Escribo is more common than estoy escribiendo though, right?
Well, I don't know in American Spanish, but in Spain it is absolutely common and completely right. As far as I know it is as in English, I mean, "Escribo todos los días" vs. "Estoy escribiendo ahora mismo".
However, it is true that you could hear the simple present some times when the continuous form would be used, for example, someone calls you and asks "¿Qué haces?", but then you answer "Estoy viendo la tele." Anyway, the question could possibly be "¿Qué estás haciendo?" too.
I must say I've always been shocked by the parallelism between the "present" vs. the "present progressive" tenses in both English and Spanish.
Now if in traditional Spanish grammar, estar + gerundio is always analyzed as a verbal periphrasis and not as a "compound tense" (as it is in English), that's another matter.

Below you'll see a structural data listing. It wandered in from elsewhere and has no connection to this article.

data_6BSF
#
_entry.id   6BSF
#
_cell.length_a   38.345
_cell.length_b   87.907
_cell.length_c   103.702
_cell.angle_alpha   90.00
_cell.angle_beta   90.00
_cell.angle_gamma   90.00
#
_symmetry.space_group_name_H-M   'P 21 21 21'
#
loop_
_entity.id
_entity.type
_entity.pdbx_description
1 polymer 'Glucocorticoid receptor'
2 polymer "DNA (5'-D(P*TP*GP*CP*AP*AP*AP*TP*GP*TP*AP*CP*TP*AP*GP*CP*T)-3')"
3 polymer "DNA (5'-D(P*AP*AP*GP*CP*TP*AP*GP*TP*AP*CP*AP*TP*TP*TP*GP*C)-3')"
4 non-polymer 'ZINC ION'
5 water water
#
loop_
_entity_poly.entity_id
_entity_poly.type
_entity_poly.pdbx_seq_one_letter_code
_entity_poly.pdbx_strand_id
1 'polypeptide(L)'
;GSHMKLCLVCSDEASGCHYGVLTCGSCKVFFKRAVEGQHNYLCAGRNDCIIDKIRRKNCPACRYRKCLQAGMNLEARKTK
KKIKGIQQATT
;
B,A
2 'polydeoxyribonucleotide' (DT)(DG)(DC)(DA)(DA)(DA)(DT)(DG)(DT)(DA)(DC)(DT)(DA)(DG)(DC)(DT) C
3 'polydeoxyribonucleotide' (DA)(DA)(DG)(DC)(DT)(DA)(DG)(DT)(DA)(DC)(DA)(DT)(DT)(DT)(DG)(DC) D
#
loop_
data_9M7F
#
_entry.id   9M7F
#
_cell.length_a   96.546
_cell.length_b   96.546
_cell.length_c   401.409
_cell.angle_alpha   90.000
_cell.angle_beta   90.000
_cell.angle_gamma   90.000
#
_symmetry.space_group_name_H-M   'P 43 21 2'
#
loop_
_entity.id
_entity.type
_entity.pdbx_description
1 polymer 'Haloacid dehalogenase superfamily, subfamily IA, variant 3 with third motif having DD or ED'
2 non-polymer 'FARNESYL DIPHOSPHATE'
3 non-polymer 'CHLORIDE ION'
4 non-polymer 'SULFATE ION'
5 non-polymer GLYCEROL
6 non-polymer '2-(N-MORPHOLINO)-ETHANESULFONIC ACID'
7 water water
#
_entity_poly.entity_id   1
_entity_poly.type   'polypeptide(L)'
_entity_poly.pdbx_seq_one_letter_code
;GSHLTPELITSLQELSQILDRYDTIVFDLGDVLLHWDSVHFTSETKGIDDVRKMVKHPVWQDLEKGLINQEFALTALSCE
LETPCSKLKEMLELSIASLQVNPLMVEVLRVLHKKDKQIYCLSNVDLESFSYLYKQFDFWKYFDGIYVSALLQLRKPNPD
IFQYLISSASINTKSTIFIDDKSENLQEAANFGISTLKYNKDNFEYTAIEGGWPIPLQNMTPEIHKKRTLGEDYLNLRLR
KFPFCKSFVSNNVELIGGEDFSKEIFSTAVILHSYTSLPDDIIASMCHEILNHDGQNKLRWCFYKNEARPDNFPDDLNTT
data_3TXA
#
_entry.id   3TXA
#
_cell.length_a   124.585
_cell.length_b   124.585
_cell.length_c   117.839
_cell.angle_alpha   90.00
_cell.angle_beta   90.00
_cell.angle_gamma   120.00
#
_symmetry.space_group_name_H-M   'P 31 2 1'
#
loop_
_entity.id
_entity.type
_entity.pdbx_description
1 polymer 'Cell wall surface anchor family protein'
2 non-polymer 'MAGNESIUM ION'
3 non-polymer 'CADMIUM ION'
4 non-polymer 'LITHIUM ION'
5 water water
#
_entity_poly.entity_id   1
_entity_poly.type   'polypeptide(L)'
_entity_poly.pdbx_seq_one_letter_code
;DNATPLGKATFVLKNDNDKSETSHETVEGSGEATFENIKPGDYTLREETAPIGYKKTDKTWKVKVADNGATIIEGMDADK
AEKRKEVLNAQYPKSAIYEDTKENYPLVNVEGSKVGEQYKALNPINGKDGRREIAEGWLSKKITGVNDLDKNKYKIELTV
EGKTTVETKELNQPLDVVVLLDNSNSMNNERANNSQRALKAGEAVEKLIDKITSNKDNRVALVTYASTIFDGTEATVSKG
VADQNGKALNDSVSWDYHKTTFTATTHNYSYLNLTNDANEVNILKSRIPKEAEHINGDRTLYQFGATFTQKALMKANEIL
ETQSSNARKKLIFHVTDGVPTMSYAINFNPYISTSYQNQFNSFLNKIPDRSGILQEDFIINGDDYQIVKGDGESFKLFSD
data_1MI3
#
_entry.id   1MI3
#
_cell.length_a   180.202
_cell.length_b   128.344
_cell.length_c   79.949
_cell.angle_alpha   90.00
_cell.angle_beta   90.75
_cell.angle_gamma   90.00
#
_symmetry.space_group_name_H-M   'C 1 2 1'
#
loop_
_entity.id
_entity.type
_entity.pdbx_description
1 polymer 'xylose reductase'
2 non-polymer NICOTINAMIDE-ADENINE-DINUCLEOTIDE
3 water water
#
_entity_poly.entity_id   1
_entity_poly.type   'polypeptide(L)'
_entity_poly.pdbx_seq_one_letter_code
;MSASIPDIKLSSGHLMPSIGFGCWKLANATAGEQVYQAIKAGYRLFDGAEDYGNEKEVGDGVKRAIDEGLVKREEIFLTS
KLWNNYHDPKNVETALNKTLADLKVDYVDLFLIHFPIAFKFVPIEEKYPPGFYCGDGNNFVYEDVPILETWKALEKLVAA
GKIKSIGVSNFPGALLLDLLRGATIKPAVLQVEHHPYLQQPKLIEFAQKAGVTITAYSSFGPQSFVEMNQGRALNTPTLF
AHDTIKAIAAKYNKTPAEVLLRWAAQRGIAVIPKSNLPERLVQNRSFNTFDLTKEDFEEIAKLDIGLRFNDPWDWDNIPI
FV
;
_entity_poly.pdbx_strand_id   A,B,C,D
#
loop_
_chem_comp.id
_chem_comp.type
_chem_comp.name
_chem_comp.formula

The reason I compared them is because I had assumed all the present tenses in Arabic were the same...at least I had thought as much since Arabic works off the perfect/imperfect system.
Yes, you're right. But you can also use other options to express more concretely the tenses, such as particles or, as in this case, the active participle (I'm not sure if it's called like that in English, but I mean the form فاعل).
Yes, that's how it's usually called in English.
Actually, all this time I've been studying Arabic using English-language books only. Would you mind telling me how it's usually called in Spanish (if you happen to know)?
Something important to mention about this use of اسم الفاعل (the active particple), is that it has no sense of time. In أنا فاعله, it could stand equally for a "past progressive" ("I was doing it", although كنت أفعله kuntu ’afʕalu-hu would probably be more common here (and yes, Arabic has a few "compound tenses")), "present progressive" ("I'm doing it") or "future progressive" ("I will be doing it").